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Christian street--motley life in the Holy City's bazaar district, Jerusalem
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03738cgm a2200349 u 4500
110126e1900 xx nnn i|eng u
__|a  (CAJSImage)[system control number to record digital location]
__|a  565UND/BB19
2_|a  Underwood & Underwood |4  Photographer
00|a  Christian street--motley life in the Holy City's bazaar district, Jerusalem |h  [Graphic]
1_|a  Palestine Through the Stereoscope
__|c  1900.
__|a  1 stereoscopic card : |b  albumen ; |c  15.4 x 8.1 cm ( 6 x 3.25 in).
__|a  Stereoscopic cards were originally housed in a box which looks like two books; the box is labeled "Palestine Through the Stereoscope" and each of the "books" is marked either "Volume I" or "Volume II" and "Underwood & Underwood"; the card is numbered at the top and bottom with its location (19) in the box and with the photographic number (3098) ; the publisher's name and locations (New York, London, Toronto-Canada, and Ottawa-Kansas) are listed on the left side of the card; "Works and Studios" for "Sun Sculpture" is listed on the right end of the card with their locations (Arlington and Westwood, New Jersey); the title and copyright date (1900) are printed at the bottom of the card.
__|a  View of people walking along Chirstian Street.
__|a  1
__|a  "3098 We are in the western part of the old city, facing north. The Jaffa Gate and the Tower of David are only a few minutes' walk from here off at the west (left). [new paragraph] 'Rather narrow, isn't it, according to our notion of what a city street should be? But no wheeled vehicle ever enters the gates of Jerusalem. One often sees donkeys and camels but never carriages in these streets. The pavement looks fairly even and decently clean; in these respects it is by far the best street in the city. Most of the alleys and lanes of Jerusalem are in a state of vileness indescribable. These walls on either side are plain and gloomy, and the windows on the upper stories are iron-bound. Those upper stories are private homes. Everywhere in the city one finds arches like these swung across the streets; they are needed as props to the walls, for, underneath, the foundations often rest on the ruins of earlier buildings. On the ground-floors little shops front upon the street and their wares often encroach upon the roadway. That key hung up in front, and the clock beyond it, tell the passers what are for sale. You might suppose the shopkeepers would want all the light possible in such shaded streets, but sunshine is never welcome to Orientals, and they hang curtains and awnings overhead. [new paragraph] 'Through a street not unlike this, Jesus was walking one day when He saw the blind man begging (John ix, 1-7). It was in such a street as this that the people laid their sick after the Day of Pentecost, that the shadow of Peter might fall on them (Acts v, 15)." (Extract from The Holy Land through the Stereoscope with special keyed maps, locating all the positions.) [new paragraph] From Notes of Travel, No. 36, copyright 1906, by Underwood & Underwood." The title is printed in six languages: English, French, German, Spanish, Dutch, and Greek.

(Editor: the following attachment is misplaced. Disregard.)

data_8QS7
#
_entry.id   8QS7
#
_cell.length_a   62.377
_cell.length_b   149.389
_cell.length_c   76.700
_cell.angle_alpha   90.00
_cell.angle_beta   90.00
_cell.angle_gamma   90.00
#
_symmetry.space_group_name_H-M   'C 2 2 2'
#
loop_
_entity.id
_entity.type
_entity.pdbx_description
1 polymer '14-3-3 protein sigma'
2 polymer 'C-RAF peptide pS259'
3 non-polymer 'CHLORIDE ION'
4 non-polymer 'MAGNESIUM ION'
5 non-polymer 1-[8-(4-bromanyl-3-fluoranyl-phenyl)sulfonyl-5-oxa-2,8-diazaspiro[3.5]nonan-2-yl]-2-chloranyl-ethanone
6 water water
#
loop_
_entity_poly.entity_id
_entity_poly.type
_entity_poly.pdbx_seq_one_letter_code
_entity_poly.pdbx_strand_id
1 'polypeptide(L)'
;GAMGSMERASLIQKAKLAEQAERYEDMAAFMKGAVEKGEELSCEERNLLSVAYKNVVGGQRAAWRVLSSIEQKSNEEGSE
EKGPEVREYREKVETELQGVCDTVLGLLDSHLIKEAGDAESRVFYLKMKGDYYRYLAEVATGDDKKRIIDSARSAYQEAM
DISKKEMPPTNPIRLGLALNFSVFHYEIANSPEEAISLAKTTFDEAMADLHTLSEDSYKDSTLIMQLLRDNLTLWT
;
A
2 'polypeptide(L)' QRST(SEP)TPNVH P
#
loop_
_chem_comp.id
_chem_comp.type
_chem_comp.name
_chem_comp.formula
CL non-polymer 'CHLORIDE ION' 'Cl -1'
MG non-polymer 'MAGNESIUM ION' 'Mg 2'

__|a  Good
__|a  [scanning note]
_0|a  Bazaars
_4|a  Christian Street
_4|a  Merchants
_0|a  Israel
_0|a  Jerusalem
__|4  Provenance |g  Sotheby's |d  1981/03/27
2_|a  Underwood & Underwood |4  Publisher
2_|a  Holy Land Image Collection
2_|a  Lenkin Photo Image Collection
0_|t  CAJS Image Collection |g  BB |l  UND |m  565 |n  BB19
0_|t  The Lenkin Family Collection of Photography, University of Pennsylvania Libraries

Find Related Items:

Category: Bazaars
Category: Christian Street
Category: Merchants
Year: 1900
Creator: Underwood & Underwood
Physical description: stereoscopic card
Title: Christian street--motley life in the Holy City's bazaar district, Jerusalem